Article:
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Scottish National Dictionary (1700–)

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First published 1956 (SND Vol. IV).
This entry has not been updated but may contain minor corrections and revisions.

FLORIE, n., adj., v. Also flory, florrie, flor(e).

I. n. An empty-headed, dressy person (Gall. 1824 MacTaggart Gallov. Encycl. 207).Sc. 1757 H. I. Players' Scourge 5:
A pedantic foolish flory, an ordinary companion to the prophane and graceless.

II. adj. Vain, showy (Sc. 1782 J. Sinclair Ob. Sc. Dial. 102), volatile (Sc. 1808 Jam.). Comb. flory-heckles, “a vain empty fellow” (Lth. 1825 Jam.).Sc. 1824 Scott Redgauntlet Letter xii.:
The words “flory conceited chap” . . . began to be buzzed about.
Sc. 1834 Tait's Mag. (Oct.) 606:
Worthy, drowsy, droning Dr —, whose “style of language” she said she comprehended better than the flory flights of that young Doctor, who had turned all the leddies' heads.
Sc. 1845 Edb. Tales (ed. Johnstone) I. 172:
This is nae whilly-wha o' a love letter; it was no flory chap that wrote the like o' this.

III. v. To swagger, to strut about in a conceited way, as in showing off one's fine clothes (Cai. 1907 D. B. Nicolson in County of Cai. 72; Cai.3 1952, flor). Hence florier, a vain, overdressed person.Gall. 1824 MacTaggart Gallov. Encycl. 78:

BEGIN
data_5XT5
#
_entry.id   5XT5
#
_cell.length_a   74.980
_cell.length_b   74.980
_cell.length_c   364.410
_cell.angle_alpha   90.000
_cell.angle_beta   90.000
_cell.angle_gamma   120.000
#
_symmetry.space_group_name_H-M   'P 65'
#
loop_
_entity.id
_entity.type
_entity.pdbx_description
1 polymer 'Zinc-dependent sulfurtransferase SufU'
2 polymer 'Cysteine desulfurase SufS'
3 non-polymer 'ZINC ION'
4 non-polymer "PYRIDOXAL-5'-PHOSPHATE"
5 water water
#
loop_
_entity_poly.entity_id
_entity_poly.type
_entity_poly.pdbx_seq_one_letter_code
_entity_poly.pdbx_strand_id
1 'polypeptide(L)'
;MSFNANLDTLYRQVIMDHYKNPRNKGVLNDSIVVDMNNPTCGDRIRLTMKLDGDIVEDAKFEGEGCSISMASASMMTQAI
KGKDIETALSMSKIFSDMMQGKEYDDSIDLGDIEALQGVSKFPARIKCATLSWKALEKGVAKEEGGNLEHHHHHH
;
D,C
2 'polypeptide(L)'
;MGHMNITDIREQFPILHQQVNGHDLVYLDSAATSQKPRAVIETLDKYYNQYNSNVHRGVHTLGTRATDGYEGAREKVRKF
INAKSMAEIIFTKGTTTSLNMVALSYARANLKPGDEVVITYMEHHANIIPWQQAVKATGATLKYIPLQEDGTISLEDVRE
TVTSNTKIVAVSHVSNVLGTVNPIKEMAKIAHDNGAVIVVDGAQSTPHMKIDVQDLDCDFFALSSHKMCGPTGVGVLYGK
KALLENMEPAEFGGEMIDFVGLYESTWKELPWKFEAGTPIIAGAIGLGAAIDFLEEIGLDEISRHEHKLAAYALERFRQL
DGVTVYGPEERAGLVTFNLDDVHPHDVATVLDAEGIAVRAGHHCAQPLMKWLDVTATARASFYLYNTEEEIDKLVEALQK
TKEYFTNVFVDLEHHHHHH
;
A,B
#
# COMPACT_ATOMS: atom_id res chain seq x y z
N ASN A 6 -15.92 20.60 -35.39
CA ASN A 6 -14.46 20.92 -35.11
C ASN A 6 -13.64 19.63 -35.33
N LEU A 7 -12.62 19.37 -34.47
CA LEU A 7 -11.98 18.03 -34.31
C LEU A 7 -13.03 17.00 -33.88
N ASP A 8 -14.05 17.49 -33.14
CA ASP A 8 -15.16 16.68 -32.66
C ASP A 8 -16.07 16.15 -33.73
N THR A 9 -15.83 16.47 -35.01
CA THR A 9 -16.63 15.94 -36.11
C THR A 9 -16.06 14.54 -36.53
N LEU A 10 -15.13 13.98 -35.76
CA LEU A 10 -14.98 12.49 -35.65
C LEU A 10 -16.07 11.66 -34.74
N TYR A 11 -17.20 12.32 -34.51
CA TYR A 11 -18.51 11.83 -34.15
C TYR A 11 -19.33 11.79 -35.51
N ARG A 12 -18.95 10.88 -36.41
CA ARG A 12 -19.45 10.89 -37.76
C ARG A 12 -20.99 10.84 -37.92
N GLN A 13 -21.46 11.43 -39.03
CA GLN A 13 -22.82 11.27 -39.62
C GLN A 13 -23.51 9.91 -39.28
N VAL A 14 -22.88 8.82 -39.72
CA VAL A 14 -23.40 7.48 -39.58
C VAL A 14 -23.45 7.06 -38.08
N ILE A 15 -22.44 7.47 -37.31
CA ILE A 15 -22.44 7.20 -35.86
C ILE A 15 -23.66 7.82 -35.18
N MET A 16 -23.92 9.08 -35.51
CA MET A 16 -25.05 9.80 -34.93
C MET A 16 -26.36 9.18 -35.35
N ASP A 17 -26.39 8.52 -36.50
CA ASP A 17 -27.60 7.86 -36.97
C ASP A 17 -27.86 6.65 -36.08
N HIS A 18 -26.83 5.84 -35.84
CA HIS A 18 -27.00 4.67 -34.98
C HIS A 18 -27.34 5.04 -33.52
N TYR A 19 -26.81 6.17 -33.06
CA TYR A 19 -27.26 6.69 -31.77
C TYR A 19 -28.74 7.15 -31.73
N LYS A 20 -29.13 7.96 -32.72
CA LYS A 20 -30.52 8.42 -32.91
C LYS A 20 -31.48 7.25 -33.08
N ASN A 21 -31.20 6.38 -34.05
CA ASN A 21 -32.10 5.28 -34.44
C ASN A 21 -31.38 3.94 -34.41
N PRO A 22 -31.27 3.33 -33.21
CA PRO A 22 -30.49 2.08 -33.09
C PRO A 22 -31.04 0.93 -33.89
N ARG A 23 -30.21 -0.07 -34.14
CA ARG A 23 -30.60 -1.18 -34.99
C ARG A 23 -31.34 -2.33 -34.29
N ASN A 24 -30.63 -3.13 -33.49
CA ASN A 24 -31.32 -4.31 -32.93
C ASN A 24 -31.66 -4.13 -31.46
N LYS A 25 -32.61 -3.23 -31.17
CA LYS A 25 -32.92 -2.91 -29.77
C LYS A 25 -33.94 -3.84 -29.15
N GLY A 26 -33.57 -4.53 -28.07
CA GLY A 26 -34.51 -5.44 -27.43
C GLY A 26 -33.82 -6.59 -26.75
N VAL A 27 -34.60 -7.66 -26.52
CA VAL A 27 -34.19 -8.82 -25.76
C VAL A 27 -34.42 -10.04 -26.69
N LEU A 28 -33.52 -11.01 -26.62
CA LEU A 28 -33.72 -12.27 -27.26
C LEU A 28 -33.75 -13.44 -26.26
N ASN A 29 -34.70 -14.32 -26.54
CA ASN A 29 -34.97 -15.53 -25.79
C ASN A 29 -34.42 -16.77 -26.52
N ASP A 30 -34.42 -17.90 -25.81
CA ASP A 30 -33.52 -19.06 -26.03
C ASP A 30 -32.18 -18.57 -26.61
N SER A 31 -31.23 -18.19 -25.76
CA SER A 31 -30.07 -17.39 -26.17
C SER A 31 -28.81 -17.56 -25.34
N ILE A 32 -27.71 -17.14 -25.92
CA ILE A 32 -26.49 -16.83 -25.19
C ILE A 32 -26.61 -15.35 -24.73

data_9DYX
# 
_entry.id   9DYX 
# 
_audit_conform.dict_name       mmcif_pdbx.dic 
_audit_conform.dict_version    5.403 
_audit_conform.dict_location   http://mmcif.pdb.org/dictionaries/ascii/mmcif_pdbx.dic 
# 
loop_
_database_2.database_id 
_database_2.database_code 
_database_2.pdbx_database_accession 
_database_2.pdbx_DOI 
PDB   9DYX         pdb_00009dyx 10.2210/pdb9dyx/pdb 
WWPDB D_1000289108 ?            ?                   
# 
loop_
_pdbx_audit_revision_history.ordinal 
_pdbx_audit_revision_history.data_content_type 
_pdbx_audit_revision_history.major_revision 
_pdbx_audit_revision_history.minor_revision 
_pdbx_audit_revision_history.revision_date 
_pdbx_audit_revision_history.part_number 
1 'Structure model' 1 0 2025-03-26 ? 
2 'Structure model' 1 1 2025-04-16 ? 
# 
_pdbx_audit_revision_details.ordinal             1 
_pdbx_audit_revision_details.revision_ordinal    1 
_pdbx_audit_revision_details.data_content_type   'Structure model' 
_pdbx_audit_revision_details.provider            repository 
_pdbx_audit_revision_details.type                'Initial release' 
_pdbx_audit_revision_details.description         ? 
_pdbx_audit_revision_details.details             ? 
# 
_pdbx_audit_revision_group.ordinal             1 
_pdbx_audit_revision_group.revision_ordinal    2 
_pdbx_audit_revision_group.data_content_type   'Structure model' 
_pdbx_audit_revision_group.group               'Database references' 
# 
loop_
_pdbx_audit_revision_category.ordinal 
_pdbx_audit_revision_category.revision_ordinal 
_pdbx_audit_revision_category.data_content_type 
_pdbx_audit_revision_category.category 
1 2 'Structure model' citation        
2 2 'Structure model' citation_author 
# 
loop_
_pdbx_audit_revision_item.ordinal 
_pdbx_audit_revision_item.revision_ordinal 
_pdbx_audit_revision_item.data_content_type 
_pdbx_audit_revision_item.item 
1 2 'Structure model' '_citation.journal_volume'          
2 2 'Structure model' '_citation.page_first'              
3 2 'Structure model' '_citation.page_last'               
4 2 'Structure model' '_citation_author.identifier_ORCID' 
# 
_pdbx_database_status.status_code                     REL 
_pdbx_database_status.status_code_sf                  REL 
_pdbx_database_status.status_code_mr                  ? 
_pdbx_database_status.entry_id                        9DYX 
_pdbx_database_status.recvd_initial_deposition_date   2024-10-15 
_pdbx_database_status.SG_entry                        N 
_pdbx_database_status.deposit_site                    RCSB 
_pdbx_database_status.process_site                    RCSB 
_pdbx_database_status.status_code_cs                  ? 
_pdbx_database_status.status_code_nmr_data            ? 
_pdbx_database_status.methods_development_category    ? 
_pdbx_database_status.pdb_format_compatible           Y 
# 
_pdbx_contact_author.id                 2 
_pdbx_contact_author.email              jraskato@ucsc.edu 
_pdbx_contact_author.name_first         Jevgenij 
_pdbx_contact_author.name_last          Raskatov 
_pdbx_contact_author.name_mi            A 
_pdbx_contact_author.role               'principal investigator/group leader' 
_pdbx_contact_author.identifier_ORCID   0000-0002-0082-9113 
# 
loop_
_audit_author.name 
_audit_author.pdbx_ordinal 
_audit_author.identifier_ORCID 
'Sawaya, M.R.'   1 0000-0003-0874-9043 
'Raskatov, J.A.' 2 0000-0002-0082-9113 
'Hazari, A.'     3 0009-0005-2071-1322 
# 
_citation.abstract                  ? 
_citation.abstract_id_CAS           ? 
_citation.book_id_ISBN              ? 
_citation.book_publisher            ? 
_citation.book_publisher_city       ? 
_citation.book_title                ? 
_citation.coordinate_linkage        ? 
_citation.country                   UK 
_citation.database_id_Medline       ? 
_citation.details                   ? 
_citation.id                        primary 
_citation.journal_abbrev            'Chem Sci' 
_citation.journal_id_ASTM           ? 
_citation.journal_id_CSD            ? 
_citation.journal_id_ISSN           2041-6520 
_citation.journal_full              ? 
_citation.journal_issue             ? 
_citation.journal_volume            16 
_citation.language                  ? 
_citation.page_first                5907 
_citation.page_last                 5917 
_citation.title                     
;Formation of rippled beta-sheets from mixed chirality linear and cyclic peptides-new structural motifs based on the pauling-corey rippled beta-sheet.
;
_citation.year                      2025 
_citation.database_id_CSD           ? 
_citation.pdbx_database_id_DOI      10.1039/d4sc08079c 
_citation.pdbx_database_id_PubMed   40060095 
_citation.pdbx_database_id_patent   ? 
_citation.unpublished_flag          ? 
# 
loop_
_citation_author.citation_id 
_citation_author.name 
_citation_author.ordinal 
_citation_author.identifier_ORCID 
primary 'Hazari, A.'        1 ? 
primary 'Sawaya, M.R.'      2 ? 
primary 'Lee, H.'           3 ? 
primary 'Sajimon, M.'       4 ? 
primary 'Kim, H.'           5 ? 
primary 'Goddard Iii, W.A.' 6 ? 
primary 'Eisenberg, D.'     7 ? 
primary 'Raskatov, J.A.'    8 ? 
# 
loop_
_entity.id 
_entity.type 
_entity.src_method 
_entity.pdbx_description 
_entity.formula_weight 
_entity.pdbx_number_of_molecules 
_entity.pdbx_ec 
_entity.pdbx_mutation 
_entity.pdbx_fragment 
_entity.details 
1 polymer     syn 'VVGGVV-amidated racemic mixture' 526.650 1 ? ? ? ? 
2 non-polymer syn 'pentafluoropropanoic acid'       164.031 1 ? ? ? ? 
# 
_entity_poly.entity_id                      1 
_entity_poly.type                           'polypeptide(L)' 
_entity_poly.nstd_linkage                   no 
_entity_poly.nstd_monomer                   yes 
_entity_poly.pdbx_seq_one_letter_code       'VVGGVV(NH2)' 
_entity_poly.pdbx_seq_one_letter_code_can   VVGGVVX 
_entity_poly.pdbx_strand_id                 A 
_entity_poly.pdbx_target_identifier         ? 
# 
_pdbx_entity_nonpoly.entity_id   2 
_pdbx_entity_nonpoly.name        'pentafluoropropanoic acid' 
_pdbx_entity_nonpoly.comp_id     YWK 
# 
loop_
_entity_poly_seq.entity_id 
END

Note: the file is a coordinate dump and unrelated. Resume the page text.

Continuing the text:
He gaed awa, To fight and to florrie through wide India.
Ib. 165:
His auld scrubbing dad Left him a weighty purse to right, And set him floreing mad.
Ib. 217:
All the drinkers, floriers, cutty-gliers, and curious folks, attend from all parts of Galloway.

[Orig. obscure. It might conceivably be a reduced form of O.Sc. floren, florence, 1567 —, a kind of silk or taffeta (from Florence), with later extensions of meaning. No doubt there has been semantic and phs. also formal influence from Flourish.]

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"Florie n., adj., v.". Dictionary of the Scots Language. 2004. Scottish Language Dictionaries Ltd. Accessed 10 Dec 2022 <>



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